Faults and Limitations of Stock Screeners

Stock screeners are modern innovations that allow an investor to search for a stock based on certain criteria through the use of a computer matrix. Prior to the development of computers, investors, analysts and brokers alike had to manually search for stocks that fit their criteria. Today, they simply use one of the many stock screeners available, including those on common search engines, in order to put together a list of investments that my be interested in following or purchasing. However, the new developments receive some criticism.

Potential Bias

There is a nearly limitless supply of stock screeners on the market today. For example, Yahoo!, CNBC, Morningstar, MSN and AOL all offer stock screening tools. Most are free and easily accessible through any Internet portal. However, if an investor were to type in the same criteria to each of these stock screeners, the investor may be surprised to find different resulting lists. The reason? Potential bias on behalf of the screener's programmers. For example, the programmers at AOL may ensure that Time Warner stock, that of its parent company, appears at the top of a list of telecommunication stock. It can do this by giving its own stock a higher weight than stock from its competitors.

Necessity for Specific Criteria

With modern day screeners, every stock available on every exchange can easily be added to the overall stock matrix. This gives an investor, or broker, far too many selections. In order to limit the selections, the user must know exactly what they want. This can require inputting five or six specific criteria simply to limit the search results to below 100. Very few novice investors are certain of this large number of criteria. They are more likely to have two or three wishes, which could result in far too many options to make an educated decision.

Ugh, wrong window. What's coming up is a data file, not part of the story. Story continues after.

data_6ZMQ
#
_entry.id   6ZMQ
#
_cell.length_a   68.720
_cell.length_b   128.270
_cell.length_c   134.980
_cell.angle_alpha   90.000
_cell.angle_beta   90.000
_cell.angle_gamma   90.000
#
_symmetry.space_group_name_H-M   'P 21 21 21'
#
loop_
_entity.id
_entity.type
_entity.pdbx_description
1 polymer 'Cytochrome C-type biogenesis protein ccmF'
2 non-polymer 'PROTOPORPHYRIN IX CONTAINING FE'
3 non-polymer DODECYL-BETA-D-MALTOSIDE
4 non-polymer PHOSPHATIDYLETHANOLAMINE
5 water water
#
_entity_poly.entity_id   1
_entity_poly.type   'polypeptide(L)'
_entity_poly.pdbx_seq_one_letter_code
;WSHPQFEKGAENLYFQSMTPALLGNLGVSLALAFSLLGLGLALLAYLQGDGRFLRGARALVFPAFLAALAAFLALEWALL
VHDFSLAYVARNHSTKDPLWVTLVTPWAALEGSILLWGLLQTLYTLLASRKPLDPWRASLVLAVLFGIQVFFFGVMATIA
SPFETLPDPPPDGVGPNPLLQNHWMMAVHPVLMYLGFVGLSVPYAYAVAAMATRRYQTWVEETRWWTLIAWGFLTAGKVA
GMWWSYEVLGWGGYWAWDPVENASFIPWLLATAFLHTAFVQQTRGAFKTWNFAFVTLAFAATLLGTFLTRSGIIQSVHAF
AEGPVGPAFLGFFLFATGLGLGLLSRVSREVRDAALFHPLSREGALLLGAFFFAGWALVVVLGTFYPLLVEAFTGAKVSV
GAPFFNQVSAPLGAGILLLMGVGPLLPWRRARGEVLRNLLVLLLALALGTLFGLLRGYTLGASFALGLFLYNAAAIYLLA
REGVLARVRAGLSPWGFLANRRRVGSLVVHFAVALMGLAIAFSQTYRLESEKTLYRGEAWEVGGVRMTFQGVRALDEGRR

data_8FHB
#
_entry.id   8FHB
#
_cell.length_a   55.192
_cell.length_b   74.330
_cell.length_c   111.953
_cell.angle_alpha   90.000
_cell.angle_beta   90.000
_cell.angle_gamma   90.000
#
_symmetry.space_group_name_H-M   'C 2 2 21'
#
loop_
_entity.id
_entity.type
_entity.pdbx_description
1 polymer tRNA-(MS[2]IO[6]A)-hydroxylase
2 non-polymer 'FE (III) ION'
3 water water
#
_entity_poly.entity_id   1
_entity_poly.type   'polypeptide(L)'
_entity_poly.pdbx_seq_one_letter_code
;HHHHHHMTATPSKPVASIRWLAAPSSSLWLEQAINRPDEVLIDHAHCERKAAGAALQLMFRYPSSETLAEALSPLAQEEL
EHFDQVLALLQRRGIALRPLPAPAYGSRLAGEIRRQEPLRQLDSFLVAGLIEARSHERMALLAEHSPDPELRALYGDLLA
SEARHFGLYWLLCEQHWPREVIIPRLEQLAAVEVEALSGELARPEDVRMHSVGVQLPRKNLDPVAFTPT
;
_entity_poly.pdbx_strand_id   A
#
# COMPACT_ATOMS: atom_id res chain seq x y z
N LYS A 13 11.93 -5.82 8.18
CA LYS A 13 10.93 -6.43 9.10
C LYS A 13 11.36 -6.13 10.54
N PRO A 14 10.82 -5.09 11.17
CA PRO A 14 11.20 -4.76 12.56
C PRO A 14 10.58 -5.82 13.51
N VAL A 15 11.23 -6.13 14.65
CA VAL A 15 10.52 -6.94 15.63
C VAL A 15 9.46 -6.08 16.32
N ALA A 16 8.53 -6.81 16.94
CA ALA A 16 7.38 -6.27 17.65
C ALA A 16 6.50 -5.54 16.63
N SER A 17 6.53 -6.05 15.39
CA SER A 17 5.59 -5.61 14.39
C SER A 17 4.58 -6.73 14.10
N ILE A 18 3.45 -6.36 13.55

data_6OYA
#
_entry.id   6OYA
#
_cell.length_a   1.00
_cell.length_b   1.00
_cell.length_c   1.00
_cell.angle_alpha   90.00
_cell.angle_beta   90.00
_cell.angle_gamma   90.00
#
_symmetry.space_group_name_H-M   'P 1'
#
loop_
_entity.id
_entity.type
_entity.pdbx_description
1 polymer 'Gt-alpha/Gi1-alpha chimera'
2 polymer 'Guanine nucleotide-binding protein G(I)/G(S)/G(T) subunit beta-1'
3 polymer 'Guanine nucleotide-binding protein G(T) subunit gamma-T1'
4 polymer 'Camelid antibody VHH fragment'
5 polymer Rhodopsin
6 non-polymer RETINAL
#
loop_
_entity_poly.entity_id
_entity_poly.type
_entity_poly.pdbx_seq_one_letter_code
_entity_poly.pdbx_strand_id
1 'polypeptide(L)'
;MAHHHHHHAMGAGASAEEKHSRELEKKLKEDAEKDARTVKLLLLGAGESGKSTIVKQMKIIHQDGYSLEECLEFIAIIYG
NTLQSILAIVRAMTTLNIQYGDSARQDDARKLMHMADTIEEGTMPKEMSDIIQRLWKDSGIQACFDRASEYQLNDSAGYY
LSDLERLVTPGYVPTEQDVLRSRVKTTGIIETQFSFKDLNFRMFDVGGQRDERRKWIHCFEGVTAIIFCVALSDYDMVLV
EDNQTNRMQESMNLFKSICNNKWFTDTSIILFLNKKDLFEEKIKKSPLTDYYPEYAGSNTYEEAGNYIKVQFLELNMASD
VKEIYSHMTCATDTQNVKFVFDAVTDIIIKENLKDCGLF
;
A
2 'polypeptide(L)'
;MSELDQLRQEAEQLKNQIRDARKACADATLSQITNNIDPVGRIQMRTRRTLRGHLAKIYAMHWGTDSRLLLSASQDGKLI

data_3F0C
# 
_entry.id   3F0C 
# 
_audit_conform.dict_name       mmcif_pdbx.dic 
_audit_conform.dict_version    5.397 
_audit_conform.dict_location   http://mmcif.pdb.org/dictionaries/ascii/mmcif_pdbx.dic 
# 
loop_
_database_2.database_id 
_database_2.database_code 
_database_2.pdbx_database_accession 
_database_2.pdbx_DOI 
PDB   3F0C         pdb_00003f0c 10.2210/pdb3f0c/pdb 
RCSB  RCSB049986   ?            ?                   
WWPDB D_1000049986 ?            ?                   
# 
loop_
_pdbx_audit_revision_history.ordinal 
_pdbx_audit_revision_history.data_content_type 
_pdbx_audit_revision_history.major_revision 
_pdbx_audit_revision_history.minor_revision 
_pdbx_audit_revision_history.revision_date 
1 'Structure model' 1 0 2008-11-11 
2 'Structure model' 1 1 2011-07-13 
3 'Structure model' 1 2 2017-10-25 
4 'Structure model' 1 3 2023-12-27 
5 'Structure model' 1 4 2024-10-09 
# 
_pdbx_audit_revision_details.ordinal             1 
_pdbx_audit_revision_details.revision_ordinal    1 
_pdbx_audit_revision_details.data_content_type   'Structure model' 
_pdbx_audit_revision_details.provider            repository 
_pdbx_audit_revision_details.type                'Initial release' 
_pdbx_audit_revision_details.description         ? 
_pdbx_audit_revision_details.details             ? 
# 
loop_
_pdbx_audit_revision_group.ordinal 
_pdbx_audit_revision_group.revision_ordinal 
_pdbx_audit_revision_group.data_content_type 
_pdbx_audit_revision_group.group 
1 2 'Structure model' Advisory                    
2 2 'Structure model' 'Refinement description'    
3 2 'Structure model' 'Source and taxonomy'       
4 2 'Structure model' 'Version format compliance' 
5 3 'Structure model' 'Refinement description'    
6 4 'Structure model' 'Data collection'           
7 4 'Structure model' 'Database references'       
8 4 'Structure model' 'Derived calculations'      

Invalid Comparisons

Some investors may find that a computer's stock screener simply lacks the ability to reason. For example, an investor may be inputting criteria independent of a stock's price. The screener could be attempting to provide a comparison between a $.15 stock and a $25 stock in order to generate a result. The process for analyzing the potential gains of these two stocks can be very different, but the computer applies the same screen. A "pen and paper" analyst would be better able to reason based on their knowledge of the investor's goals.

Fast Movement

Another problem with a stock screener is the chance that a large number of people are using the same screener to search for similar stocks. This may seem like a low probability event, but in reality, due to the sheer number of investors that use the Internet, it is a very common event. When the screener presents the same 20 stocks to hundreds of users for selection, they may all act in a relatively narrow window. The result is an abrupt change in the stock's price and, therefore, value. Many stock screen users find their "discoveries" have been discovered a thousand times over by the time their trade is executed.

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